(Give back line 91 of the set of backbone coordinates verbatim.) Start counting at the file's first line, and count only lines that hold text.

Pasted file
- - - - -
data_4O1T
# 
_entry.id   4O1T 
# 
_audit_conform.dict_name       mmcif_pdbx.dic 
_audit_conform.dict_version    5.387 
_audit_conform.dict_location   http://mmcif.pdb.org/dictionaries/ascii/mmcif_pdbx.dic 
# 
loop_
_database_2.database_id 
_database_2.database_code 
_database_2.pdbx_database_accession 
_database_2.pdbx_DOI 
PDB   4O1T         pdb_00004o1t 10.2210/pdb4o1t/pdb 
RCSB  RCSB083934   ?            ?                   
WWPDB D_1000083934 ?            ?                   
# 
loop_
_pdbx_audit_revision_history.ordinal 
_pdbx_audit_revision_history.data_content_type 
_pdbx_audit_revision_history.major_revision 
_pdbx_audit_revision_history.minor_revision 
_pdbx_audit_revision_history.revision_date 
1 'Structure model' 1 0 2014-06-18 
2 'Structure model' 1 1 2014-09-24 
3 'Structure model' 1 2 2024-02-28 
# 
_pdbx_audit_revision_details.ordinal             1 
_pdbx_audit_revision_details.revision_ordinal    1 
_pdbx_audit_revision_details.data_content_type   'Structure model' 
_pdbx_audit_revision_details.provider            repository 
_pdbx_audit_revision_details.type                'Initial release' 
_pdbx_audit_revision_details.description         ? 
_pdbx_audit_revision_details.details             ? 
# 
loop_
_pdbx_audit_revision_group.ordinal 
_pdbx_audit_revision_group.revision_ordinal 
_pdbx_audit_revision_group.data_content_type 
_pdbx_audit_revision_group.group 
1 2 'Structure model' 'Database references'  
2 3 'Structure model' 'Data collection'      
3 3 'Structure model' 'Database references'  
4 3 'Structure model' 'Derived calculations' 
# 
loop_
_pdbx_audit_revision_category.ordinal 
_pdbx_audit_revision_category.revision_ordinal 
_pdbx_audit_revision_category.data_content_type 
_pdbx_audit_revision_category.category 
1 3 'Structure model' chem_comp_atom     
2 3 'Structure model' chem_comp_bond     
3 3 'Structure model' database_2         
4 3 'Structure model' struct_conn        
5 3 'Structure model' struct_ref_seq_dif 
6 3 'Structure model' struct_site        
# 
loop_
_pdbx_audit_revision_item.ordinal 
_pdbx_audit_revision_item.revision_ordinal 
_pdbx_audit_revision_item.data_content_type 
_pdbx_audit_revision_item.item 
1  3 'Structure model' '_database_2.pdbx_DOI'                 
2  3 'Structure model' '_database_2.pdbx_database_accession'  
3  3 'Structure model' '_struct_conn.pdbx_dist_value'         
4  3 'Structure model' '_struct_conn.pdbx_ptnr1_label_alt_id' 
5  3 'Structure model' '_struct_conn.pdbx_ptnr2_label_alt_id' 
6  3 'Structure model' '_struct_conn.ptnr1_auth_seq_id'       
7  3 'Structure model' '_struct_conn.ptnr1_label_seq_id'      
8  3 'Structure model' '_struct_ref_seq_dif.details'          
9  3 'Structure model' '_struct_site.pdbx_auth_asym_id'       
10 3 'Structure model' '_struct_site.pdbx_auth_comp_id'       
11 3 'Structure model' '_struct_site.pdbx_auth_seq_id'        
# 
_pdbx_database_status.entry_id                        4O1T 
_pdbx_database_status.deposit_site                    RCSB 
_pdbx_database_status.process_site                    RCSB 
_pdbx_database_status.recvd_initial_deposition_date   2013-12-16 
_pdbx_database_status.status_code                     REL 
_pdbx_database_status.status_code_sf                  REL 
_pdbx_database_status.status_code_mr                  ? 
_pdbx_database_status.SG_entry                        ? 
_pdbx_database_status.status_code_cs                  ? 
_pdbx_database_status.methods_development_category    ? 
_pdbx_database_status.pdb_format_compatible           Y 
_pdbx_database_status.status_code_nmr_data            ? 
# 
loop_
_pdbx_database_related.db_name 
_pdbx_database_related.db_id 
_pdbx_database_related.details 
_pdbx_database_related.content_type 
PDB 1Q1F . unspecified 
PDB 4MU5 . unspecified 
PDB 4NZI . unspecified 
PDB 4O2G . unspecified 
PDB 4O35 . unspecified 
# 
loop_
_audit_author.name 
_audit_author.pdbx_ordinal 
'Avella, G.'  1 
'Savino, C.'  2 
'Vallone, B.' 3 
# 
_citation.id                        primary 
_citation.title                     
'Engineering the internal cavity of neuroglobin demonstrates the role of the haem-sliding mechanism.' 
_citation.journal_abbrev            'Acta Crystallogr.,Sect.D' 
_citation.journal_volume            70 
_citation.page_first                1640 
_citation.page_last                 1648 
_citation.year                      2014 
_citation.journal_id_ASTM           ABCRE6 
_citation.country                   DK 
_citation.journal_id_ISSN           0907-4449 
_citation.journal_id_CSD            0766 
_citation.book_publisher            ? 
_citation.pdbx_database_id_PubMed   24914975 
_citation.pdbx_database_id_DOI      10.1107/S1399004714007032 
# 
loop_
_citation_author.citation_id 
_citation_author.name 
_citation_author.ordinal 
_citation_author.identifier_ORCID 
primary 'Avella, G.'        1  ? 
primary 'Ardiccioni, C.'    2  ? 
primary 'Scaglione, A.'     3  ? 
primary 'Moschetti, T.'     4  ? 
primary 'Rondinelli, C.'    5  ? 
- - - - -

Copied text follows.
_pdbx_database_related.details 